In Cambodia, where children with heart ailments face bleak odds, Luca Vricella and his Johns Hopkins team of volunteers are working to help create a lasting solution, one surgery at a time.
He is tall but just shy of 40 pounds, notably underweight for an 11-year-old. A group of clinicians in green and blue scrubs congregate around the child. They go through his chart and check the vitals displayed on a monitor above the bed. The boy’s oxygen levels are dismal, hovering between 60 and 70 percent, only occasionally breaking into the 80s. Suddenly, the group’s attention is drawn to his fingers — long and slender, with awkwardly swollen tips and purplish, bulbous nails.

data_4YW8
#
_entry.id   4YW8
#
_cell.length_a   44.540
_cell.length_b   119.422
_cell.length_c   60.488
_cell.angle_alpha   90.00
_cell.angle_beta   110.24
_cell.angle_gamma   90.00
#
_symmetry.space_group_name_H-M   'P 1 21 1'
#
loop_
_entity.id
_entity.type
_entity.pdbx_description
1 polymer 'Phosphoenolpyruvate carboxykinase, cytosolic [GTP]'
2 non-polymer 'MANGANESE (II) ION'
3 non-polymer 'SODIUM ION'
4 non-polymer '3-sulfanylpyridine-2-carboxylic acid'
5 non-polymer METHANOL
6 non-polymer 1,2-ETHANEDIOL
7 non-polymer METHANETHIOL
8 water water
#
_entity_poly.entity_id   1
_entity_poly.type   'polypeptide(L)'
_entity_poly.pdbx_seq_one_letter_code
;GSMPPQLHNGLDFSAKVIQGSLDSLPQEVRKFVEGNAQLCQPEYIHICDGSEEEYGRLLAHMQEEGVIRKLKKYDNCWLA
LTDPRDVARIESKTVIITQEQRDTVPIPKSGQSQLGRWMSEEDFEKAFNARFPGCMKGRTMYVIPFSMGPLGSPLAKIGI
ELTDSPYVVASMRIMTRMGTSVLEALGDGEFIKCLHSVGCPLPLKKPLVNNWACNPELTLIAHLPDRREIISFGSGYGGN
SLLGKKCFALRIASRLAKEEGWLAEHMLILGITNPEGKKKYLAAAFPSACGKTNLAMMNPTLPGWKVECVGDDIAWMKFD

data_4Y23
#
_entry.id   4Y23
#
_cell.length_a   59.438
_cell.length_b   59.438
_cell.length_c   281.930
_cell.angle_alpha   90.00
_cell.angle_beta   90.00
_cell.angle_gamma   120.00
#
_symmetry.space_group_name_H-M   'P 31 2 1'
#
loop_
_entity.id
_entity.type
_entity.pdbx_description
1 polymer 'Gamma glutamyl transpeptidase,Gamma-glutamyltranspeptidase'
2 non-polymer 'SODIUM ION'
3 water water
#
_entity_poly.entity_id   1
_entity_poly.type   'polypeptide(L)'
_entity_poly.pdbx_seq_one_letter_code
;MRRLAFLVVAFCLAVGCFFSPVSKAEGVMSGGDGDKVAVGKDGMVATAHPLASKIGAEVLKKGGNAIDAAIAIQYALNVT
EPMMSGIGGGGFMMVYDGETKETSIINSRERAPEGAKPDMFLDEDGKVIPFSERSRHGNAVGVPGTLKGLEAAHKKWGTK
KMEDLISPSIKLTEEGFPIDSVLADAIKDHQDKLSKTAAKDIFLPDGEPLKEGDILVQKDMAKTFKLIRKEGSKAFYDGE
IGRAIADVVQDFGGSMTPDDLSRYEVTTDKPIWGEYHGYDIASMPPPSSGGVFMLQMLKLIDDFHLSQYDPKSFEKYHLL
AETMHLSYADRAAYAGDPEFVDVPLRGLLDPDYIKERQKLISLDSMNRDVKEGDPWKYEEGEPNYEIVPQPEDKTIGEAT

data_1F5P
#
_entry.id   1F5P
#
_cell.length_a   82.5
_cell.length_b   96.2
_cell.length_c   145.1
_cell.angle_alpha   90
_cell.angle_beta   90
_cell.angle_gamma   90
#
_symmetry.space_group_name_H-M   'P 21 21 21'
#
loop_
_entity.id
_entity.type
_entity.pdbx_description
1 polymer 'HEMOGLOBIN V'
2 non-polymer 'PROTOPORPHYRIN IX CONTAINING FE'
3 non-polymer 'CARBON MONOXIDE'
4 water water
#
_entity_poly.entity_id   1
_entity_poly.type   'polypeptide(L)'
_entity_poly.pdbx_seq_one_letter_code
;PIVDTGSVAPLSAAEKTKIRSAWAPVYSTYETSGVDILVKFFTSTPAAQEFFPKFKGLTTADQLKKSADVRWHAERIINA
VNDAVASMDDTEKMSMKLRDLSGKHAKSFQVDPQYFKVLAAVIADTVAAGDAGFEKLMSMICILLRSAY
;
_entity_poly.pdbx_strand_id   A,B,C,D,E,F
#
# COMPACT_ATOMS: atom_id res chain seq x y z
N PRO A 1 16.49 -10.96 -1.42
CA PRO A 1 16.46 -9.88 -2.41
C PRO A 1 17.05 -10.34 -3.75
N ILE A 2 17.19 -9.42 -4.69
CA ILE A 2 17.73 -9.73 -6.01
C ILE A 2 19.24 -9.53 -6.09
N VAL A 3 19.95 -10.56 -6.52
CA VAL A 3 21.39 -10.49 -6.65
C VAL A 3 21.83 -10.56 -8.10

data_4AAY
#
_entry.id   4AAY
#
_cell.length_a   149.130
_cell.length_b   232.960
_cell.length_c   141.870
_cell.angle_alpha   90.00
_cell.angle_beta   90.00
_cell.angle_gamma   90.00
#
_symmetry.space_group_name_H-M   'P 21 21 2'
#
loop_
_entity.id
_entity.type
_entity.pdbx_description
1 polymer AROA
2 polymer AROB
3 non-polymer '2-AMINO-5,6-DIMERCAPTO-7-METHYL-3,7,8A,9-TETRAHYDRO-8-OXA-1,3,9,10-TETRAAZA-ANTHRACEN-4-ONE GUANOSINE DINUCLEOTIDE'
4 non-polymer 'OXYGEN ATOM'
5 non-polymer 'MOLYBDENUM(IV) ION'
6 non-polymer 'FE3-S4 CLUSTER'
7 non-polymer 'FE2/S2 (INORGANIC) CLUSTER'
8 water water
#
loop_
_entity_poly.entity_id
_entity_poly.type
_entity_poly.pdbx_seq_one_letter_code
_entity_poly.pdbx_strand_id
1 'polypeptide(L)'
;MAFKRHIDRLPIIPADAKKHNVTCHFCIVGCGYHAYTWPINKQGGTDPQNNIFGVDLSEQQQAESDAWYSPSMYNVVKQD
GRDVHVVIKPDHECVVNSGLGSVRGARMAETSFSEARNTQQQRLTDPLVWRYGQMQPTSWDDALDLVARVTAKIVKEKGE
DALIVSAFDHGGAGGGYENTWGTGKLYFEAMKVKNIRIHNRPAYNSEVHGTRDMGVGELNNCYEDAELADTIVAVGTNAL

“Clubbing,” murmurs Johns Hopkins pediatric heart surgeon Luca Vricella. He takes the child’s hand and examines it closely, marveling at a feature so rare that most American clinicians nowadays see it only in textbooks. “You don’t see clubbing like this in the U.S. anymore,” says Vricella, who is leading a team of Johns Hopkins clinicians on a weeklong surgical mission in Cambodia — the group’s third trip there since April 2013.